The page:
Global methane emissions from agriculture are larger than estimated due to the previous use of out-of-date data on carbon emissions generated by livestock, according to a study published in the open access journal Carbon Balance and Management. In a project sponsored by the U.S. National Aeronautics and Space Administration's (NASA) Carbon Monitoring System research initiative, researchers from the Joint Global Change Research Institute (JGCRI) found that global livestock methane (CH4) emissions for 2011 are 11% higher than the estimates based on guidelines provided by the Intergovernmental Panel on Climate Change (IPCC) in 2006. This encompasses an 8.4% increase in CH4 from enteric fermentation (digestion) in dairy cows and other cattle and a 36.7% increase in manure management CH4 compared to IPCC-based estimates. Read the full article.
(TOP) ~ Could this one simple idea be the key to solving farmer-environmentalist conflicts?
In response to the discovery of nitrogen contamination, a group of city officials, staff from the local conservation district, farmers, members of the agribusiness community, concerned citizens and the Minnesota Department of Agriculture decided to go beyond finger pointing. Instead, they held a series of meetings in the early 2000s that focused on both securing clean drinking water and ensuring a strong agricultural economy, and that were rooted in the context of local conditions. In doing so, they found that what at first may seem like an irreconcilable difference can actually be resolved when the opposing sides look for common ground — offering a potential model for other communities dealing with conflicts between farmers and citizens. Read the full article.
(TOP) ~ Understanding how genetics and the environment affect pea yield and nutrition in Montana
Peas have been part of the human diet for millennia, proving to be an important source of protein, carbohydrates, and several micronutrients. It’s not just their nutritional value, though; growing peas has several other benefits. For instance, bacteria living in root nodules of pea plants fix nitrogen from the atmosphere, making it available for plants, which reduces the amount of fertilizer farmers have to apply. That, in turn, lowers energy costs and greenhouse gas emissions from fertilizer manufacturing and crop production. Pea plants help to control weeds, diseases, and insects in a rotation system. Read the full article.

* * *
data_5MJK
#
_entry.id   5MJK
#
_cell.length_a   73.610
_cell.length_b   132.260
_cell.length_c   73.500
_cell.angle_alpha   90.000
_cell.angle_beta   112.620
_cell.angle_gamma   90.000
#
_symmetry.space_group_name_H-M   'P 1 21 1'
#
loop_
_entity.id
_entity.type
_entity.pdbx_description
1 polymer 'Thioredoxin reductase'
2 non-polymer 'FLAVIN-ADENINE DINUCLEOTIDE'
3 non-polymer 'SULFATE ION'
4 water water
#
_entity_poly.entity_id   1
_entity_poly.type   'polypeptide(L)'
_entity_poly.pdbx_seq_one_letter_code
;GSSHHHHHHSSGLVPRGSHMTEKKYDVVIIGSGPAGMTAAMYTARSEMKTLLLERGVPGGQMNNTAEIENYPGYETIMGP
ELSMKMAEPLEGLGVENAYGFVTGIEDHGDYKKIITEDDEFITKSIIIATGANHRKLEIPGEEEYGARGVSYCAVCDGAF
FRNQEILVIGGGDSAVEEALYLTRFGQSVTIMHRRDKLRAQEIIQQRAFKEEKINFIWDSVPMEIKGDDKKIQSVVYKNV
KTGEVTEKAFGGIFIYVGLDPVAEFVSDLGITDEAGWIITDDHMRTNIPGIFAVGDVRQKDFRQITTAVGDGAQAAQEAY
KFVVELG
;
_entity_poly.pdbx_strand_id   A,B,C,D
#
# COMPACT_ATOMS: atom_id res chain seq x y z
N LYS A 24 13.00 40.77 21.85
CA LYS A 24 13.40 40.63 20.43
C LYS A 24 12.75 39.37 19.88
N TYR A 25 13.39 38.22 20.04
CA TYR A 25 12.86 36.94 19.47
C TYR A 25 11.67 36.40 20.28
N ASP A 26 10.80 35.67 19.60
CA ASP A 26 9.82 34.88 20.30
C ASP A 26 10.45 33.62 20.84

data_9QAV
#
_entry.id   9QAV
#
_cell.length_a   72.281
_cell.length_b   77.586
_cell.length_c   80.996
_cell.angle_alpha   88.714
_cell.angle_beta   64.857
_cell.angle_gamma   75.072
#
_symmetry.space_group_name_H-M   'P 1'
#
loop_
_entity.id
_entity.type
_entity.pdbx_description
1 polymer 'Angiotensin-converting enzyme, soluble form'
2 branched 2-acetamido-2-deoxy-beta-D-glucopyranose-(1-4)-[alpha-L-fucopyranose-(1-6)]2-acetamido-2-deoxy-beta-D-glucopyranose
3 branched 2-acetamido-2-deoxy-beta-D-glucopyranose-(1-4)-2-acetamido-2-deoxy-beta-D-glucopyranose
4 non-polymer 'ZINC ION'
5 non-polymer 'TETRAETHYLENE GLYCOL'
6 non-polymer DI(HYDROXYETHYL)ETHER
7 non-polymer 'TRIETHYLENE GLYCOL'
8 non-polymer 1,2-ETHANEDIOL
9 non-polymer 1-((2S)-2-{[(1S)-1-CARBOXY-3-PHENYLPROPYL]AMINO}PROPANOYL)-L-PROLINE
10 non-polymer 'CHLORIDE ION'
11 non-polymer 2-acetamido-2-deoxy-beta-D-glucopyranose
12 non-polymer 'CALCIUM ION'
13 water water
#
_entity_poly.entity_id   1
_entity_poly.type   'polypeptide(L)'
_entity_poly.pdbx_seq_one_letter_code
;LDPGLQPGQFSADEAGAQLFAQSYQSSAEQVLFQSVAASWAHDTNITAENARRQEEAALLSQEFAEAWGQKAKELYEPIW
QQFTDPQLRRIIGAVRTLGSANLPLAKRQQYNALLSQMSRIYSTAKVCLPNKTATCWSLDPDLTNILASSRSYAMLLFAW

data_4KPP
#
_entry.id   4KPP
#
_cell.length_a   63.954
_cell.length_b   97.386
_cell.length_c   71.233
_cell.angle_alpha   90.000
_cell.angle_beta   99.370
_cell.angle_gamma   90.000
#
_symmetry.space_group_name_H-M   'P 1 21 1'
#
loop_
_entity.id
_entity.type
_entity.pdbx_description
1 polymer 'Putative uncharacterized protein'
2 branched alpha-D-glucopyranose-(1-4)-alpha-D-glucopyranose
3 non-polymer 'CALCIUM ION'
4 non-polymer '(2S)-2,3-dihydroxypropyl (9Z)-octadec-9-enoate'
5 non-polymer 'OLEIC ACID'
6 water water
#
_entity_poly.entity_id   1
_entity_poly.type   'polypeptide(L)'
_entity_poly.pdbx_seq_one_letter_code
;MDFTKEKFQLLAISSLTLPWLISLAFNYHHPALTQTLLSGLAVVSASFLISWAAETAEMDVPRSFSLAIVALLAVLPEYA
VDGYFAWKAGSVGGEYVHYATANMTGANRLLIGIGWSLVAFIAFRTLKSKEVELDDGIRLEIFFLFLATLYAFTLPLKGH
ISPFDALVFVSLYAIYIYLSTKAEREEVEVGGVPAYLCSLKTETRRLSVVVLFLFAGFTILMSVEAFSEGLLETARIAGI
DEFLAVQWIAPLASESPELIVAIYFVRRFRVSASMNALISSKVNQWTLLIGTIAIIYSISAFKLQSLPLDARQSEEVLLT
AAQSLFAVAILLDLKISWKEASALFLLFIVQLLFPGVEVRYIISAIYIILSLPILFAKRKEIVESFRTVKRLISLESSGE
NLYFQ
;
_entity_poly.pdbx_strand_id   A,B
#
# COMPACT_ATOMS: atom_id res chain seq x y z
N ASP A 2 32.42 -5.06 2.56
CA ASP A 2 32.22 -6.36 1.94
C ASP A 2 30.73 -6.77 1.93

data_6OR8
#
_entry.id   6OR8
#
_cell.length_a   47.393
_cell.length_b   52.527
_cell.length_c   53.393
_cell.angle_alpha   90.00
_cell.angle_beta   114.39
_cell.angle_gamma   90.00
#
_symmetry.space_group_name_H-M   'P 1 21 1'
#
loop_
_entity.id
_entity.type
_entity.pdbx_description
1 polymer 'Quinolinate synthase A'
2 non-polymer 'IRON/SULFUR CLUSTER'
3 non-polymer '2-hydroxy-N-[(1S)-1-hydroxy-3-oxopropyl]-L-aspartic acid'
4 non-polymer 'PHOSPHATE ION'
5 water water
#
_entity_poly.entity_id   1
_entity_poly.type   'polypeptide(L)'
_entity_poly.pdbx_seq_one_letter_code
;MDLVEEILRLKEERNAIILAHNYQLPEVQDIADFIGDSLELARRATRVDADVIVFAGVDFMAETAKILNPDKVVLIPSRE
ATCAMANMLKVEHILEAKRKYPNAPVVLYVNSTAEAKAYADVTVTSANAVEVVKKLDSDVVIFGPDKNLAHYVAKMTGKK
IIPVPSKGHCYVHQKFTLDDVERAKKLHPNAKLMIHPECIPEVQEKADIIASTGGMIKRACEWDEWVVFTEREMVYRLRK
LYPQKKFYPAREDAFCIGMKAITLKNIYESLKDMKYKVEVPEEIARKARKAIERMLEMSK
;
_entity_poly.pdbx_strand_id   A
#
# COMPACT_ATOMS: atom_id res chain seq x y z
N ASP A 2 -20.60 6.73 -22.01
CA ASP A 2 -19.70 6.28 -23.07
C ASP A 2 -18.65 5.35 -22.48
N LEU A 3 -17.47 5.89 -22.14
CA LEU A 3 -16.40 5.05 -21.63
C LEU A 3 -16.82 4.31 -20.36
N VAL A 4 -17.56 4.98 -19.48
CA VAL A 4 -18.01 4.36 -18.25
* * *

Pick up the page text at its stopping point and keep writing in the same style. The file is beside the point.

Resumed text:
(TOP) ~ Intensive modern farming, not organics, credited with reducing greenhouse gases
To feed a global population that has expanded from 3.7 billion in 1970 to about 7 billion today, agriculture has had to up its game. During this same time, agriculture production has more than doubled. One concern about the earthly impacts of agriculture is the composition of the atmosphere, and climate change. Most agricultural practices contribute to the release of greenhouse gases such as methane, carbon dioxide and certain organic chemicals which have been connected to changes in the planet’s climate. When researchers measured emissions in a geographic area by looking at emissions per unit of product they saw that the most industrialized countries, which used more technologically advanced inputs including but not limited to genetic modifications, emitted the least amount of greenhouse gas per product produced. Read the full article.
(TOP) ~ Precision ag research means savings for South Carolina farmers
Most sandy soils in South Carolina have a compacted zone, called a hardpan that roots can’t penetrate. If the hardpan isn’t tilled, plant roots can’t reach the water and nutrients in the deeper soil. The hardpan costs a great deal of fuel to till, and it can also reduce crop yields by as much as 50 percent. Clemson University researchers are developing a real-time, variable-rate tillage system that uses sensor technologies to pinpoint the depth and thickness of the soil hardpan. The technology communicates with the tillage equipment to automatically adjust the blade depth. As a result, farmers don’t till soil and don’t till deeper than needed. Read the full article.
(TOP) ~ Researchers caught in growing rift over Catalan independence